Organizational Structure

An organizational structure entails a framework that defines the hierarchy of staffs, duties, and their workflow. Barnes-Jewish Hospital, arguably one of the biggest hospitals in the US has adopted a functional form of organizational structure. It has more than 1,800 medical staffs that include nurses, physicians, technicians, and interns. With a functional organization, employees are grouped based on specialized functional areas (Swayne, Duncan & Ginter, 2013). For instance, at Barnes-Jewish Hospital, the functional areas include IT, support services, patient care, finance or marketing, and human resource.

Regarding advantages, this organizational structure offers specific divisions of labor (Swayne, Duncan & Ginter, 2013). Precisely, individuals with similar knowledge and skills work together thus becoming specialists in their fields. Second, a functional organizational structure enhances operational efficiency and productivity level of the hospital. Since employees have specialized skills, they can perform tasks with confidence and efficiently; hence, reducing incidences of errors. The disadvantage of a functional organizational structure concerns the management issues (Australia & Gido, 2014). The different functional areas may find it hard to communicate with one another due to a high degree of formalization required. This would decrease flexibility and innovation in a hospital setting.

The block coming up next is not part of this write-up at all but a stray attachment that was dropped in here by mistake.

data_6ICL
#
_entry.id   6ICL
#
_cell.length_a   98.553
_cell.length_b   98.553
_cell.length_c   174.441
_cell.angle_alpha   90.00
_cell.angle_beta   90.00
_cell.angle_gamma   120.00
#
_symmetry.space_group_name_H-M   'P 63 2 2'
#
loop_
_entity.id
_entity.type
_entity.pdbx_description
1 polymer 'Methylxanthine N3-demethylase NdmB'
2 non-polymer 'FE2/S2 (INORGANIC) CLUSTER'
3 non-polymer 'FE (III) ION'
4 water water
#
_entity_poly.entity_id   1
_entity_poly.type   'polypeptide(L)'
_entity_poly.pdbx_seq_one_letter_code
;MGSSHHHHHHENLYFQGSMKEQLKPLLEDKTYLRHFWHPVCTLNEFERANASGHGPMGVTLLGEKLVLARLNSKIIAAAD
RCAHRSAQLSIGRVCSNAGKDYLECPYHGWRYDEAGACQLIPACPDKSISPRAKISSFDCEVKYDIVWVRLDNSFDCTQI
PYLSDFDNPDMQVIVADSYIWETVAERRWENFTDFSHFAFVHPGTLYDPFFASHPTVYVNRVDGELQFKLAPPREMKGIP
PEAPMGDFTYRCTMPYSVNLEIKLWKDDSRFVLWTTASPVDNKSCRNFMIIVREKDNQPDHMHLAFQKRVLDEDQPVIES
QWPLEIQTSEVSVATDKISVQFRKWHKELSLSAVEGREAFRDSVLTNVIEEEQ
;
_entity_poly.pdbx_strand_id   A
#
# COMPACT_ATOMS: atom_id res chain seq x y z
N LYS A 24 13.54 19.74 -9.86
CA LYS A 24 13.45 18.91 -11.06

Australia, C. L., & Gido, J. (2014). Information Technology Project Management. Cincinnati OH: Cengage Learning US.

Swayne, L. E., Duncan, W. J., & Ginter, P. M. (2013). Strategic management of health care organizations (7th ed.). Hoboken, NJ: Wiley

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